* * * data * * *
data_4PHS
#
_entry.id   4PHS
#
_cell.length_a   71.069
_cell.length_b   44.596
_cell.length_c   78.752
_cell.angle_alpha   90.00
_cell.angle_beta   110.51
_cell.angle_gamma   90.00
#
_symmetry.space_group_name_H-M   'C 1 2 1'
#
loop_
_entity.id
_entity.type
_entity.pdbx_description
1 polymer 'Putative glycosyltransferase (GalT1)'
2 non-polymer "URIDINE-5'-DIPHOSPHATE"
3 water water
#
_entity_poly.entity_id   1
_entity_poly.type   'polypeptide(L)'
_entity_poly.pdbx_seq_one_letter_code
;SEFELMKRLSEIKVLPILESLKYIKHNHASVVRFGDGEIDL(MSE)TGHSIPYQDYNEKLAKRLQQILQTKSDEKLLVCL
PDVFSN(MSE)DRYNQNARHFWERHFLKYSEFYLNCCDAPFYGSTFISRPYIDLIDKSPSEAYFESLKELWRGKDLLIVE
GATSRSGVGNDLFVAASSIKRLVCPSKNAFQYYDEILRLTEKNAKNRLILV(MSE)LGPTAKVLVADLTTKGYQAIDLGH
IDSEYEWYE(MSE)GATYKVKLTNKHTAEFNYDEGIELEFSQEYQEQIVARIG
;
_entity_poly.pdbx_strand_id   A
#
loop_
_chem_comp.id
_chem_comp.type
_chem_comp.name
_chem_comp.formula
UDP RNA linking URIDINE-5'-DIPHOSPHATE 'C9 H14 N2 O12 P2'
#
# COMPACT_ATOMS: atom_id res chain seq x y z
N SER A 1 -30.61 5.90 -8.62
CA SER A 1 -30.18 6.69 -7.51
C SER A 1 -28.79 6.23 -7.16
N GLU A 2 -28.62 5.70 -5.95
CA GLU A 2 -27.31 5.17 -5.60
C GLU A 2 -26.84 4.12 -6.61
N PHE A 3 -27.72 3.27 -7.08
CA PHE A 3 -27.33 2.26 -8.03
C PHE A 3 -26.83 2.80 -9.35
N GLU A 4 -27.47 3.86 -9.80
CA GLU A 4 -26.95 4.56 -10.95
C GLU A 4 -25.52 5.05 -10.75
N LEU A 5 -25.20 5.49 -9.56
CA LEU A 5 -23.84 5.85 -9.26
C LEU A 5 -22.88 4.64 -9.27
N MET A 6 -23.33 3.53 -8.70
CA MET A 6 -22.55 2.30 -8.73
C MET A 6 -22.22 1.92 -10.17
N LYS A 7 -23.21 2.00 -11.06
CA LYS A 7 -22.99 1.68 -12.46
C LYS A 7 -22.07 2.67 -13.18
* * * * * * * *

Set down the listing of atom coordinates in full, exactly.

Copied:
data_4PHS
#
_entry.id   4PHS
#
_cell.length_a   71.069
_cell.length_b   44.596
_cell.length_c   78.752
_cell.angle_alpha   90.00
_cell.angle_beta   110.51
_cell.angle_gamma   90.00
#
_symmetry.space_group_name_H-M   'C 1 2 1'
#
loop_
_entity.id
_entity.type
_entity.pdbx_description
1 polymer 'Putative glycosyltransferase (GalT1)'
2 non-polymer "URIDINE-5'-DIPHOSPHATE"
3 water water
#
_entity_poly.entity_id   1
_entity_poly.type   'polypeptide(L)'
_entity_poly.pdbx_seq_one_letter_code
;SEFELMKRLSEIKVLPILESLKYIKHNHASVVRFGDGEIDL(MSE)TGHSIPYQDYNEKLAKRLQQILQTKSDEKLLVCL
PDVFSN(MSE)DRYNQNARHFWERHFLKYSEFYLNCCDAPFYGSTFISRPYIDLIDKSPSEAYFESLKELWRGKDLLIVE
GATSRSGVGNDLFVAASSIKRLVCPSKNAFQYYDEILRLTEKNAKNRLILV(MSE)LGPTAKVLVADLTTKGYQAIDLGH
IDSEYEWYE(MSE)GATYKVKLTNKHTAEFNYDEGIELEFSQEYQEQIVARIG
;
_entity_poly.pdbx_strand_id   A
#
loop_
_chem_comp.id
_chem_comp.type
_chem_comp.name
_chem_comp.formula
UDP RNA linking URIDINE-5'-DIPHOSPHATE 'C9 H14 N2 O12 P2'
#
# COMPACT_ATOMS: atom_id res chain seq x y z
N SER A 1 -30.61 5.90 -8.62
CA SER A 1 -30.18 6.69 -7.51
C SER A 1 -28.79 6.23 -7.16
N GLU A 2 -28.62 5.70 -5.95
CA GLU A 2 -27.31 5.17 -5.60
C GLU A 2 -26.84 4.12 -6.61
N PHE A 3 -27.72 3.27 -7.08
CA PHE A 3 -27.33 2.26 -8.03
C PHE A 3 -26.83 2.80 -9.35
N GLU A 4 -27.47 3.86 -9.80
CA GLU A 4 -26.95 4.56 -10.95
C GLU A 4 -25.52 5.05 -10.75
N LEU A 5 -25.20 5.49 -9.56
CA LEU A 5 -23.84 5.85 -9.26
C LEU A 5 -22.88 4.64 -9.27
N MET A 6 -23.33 3.53 -8.70
CA MET A 6 -22.55 2.30 -8.73
C MET A 6 -22.22 1.92 -10.17
N LYS A 7 -23.21 2.00 -11.06
CA LYS A 7 -22.99 1.68 -12.46
C LYS A 7 -22.07 2.67 -13.18